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JBLM helicopter squadron is shut down, at least for now

It was a bittersweet goodbye for aviators and family members of a helicopter squadron Thursday morning at Joint Base Lewis-McChord.

They gathered to remember the legacy of the 4-6 Attack Reconnaissance Squadron – part of a U.S. Cavalry outfit, known as the “Fighting Sixth,” that dates back to the Civil War. And they witnessed the retirement of the squadron’s colors at an inactivation ceremony at Watkins Field.

The squadron is the first to be disbanded as part of a five-year plan to phase out all OH-58 Kiowa helicopters in the Army. It’s also part of a larger postwar force reduction at JBLM that has resulted in the loss of one of the base’s 4,500-soldier Stryker brigades and a 500-soldier artillery battalion. Even deeper cuts may lie ahead.

“We will have to make changes, and realign soldiers and equipment to meet the needs of our nation,” said Col. Paul Bontrager, deputy commander of JBLM’s 7th Infantry Division, while addressing the crowd Thursday.

But the aviation squadron apparently is not destined for the history books just yet.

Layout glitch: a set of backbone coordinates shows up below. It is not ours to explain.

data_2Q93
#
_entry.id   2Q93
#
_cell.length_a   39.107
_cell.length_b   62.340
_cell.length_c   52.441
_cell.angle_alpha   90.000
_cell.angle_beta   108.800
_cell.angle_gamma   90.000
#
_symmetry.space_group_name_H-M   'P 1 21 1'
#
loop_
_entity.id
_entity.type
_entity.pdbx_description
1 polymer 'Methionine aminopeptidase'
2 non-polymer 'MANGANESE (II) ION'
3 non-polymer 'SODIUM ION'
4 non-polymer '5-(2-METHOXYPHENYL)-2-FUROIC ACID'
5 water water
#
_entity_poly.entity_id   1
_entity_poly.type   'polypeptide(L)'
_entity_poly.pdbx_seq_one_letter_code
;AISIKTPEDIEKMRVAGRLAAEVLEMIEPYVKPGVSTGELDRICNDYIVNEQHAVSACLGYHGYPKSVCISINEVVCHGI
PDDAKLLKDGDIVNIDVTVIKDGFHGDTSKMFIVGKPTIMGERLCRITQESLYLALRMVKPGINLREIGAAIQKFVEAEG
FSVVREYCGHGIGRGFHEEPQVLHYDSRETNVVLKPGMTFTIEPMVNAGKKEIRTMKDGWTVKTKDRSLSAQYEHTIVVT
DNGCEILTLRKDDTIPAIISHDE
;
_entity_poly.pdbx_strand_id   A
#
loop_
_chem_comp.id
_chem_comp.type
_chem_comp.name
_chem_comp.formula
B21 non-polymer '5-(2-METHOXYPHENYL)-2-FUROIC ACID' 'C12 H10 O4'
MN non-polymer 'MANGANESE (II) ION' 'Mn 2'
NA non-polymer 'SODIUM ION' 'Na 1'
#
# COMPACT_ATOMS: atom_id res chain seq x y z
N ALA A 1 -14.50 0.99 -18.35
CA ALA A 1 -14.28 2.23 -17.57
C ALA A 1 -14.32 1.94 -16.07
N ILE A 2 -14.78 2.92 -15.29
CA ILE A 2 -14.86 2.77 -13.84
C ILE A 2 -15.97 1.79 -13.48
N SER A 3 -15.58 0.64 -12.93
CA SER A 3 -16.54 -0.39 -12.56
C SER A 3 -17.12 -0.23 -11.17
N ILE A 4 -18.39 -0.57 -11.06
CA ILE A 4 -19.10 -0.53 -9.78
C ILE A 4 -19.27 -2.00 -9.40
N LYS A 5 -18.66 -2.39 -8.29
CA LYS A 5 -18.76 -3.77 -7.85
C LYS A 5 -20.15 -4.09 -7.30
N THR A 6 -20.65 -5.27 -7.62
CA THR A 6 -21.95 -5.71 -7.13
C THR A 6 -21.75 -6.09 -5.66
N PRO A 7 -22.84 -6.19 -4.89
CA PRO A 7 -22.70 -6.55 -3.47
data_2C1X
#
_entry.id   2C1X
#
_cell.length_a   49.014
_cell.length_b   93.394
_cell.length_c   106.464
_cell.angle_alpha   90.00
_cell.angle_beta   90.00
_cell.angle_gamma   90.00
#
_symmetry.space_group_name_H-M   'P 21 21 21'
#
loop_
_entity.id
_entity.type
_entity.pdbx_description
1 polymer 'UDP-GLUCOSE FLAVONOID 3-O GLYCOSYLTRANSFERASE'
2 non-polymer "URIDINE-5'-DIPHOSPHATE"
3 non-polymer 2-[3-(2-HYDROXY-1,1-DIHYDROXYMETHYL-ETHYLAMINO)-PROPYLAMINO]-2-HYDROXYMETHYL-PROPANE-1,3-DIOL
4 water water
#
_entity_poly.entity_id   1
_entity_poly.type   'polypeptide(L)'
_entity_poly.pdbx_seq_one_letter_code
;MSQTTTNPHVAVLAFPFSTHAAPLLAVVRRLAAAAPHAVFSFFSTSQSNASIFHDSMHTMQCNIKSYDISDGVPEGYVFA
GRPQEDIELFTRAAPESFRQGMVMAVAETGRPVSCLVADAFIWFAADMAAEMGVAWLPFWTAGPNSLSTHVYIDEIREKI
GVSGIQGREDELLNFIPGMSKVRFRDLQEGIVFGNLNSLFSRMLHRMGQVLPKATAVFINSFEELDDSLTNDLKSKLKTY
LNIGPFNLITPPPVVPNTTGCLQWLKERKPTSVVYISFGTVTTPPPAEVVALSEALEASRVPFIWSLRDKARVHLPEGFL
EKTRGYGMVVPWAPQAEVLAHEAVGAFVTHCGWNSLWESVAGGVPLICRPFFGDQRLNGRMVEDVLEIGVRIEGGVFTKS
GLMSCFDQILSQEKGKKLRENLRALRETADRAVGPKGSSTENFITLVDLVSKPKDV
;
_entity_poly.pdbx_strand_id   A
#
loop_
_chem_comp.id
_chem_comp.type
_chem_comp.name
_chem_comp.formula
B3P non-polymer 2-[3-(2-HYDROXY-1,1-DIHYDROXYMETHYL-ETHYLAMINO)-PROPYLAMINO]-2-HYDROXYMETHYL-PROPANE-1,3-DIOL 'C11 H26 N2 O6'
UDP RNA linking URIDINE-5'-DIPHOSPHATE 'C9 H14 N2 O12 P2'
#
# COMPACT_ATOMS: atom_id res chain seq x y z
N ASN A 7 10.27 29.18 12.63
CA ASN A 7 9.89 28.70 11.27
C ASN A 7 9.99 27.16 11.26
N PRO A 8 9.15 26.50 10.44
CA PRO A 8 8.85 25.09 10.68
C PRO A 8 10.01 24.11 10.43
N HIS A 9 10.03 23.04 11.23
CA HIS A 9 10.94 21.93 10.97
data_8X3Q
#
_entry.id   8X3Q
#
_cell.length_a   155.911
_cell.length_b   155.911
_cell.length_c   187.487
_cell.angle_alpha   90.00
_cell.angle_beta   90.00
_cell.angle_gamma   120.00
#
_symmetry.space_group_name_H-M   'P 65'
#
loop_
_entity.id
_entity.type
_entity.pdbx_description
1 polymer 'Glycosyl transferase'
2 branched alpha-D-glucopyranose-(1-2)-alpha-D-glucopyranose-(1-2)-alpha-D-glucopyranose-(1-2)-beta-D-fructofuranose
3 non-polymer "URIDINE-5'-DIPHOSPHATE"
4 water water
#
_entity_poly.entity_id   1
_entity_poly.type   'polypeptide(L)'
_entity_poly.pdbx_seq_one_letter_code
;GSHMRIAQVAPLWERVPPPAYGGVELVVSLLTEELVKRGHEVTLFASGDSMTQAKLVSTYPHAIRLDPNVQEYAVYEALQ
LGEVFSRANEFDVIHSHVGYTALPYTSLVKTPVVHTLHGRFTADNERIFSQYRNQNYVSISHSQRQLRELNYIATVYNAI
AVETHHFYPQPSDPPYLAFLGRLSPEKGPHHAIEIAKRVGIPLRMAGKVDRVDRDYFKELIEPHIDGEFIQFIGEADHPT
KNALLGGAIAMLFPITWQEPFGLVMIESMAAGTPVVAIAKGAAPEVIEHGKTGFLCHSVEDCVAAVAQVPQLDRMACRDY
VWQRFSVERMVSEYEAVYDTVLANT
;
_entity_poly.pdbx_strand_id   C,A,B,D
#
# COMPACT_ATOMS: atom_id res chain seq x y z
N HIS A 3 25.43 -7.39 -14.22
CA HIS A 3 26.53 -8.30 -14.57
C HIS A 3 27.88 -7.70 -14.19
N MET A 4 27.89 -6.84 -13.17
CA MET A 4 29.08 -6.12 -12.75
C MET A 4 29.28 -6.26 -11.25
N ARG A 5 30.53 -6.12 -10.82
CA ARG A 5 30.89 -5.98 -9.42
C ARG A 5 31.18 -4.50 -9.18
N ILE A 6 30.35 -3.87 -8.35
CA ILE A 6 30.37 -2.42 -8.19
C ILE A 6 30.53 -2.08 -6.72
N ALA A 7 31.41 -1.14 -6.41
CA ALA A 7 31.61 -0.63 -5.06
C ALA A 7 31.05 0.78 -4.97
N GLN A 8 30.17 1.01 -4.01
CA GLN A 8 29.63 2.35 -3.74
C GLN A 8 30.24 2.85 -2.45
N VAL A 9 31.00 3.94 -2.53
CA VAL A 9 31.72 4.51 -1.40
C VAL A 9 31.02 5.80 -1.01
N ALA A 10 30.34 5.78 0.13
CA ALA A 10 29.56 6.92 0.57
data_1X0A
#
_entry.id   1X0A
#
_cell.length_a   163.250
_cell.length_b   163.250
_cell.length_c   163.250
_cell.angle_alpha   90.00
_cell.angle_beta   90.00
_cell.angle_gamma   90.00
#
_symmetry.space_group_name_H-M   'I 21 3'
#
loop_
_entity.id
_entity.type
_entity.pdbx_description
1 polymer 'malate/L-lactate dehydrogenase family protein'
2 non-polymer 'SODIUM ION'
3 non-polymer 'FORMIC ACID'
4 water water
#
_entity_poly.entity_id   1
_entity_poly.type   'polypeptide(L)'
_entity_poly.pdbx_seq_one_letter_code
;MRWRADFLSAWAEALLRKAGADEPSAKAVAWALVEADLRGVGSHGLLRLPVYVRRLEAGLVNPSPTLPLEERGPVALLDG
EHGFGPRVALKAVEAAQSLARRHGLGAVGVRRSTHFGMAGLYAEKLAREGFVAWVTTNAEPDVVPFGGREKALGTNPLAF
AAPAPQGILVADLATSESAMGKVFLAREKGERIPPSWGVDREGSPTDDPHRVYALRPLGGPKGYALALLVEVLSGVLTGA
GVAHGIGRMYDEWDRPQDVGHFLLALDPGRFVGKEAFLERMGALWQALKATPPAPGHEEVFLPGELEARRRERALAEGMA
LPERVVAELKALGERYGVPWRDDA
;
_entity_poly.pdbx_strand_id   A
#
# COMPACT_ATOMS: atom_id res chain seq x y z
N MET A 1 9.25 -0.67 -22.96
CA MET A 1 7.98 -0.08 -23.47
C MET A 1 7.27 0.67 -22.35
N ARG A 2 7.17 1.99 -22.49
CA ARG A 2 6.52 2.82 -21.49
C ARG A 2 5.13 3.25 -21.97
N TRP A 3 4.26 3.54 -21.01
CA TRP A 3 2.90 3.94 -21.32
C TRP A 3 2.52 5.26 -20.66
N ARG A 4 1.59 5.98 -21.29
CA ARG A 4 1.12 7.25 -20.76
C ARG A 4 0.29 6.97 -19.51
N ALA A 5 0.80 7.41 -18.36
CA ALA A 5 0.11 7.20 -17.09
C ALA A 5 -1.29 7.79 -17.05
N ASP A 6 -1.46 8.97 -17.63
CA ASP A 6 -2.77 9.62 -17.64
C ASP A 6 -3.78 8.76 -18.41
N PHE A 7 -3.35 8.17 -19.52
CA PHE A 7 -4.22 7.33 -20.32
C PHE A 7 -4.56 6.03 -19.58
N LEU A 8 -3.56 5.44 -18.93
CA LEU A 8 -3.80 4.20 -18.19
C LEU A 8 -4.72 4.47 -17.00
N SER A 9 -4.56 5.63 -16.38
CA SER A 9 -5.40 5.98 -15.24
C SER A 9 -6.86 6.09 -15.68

The Army plans to reactivate the squadron at JBLM in a year as it makes a transition from Kiowas to a larger force of AH-64 Apache helicopters.

The Apaches have the same reconnaissance capability, but are larger and are built for military combat.

Maj. Jason Waggoner, an Army spokesman, said it’s unclear at this point how many Apaches the 4-6 will have at the South Sound base, or where the helicopters will come from.

Bontrager said many of the squadron’s locally based troops will be trained to operate Apache helicopters, or will be reassigned to other units at JBLM. He said a small number will retire or request to move to another base.

The 360-person unit returned in June from South Korea, where they provided aerial reconnaissance around the demilitarized zone near the North Korea border.

“Success is probably an understatement,” said Lt. Colonel Brian Watkins, speaking to the crowd about the unit’s recent nine-month deployment. “Setting the standard seems to be a more appropriate terminology.”

They operated Kiowas, the smallest helicopter in the army, which are used for scouting and observation duty, as well as light-attack combat missions.

The squadron came to the South Sound in 2005 from Louisiana. Two year later, it deployed to northern Iraq, where it lost five soldiers in a pair of helicopter accidents. In 2011, four squadron pilots died in a nighttime collision over JBLM when one helicopter crew flew into a training area occupied by another crew.

Although there was a hint of sadness at Thursday’s ceremony, Bontrager said he sees a bright future for the JBLM unit.

“While we bring an end to this chapter in the Fighting Sixth’s history, there are more chapters to write,” he said. “The book isn’t even close to being written.”

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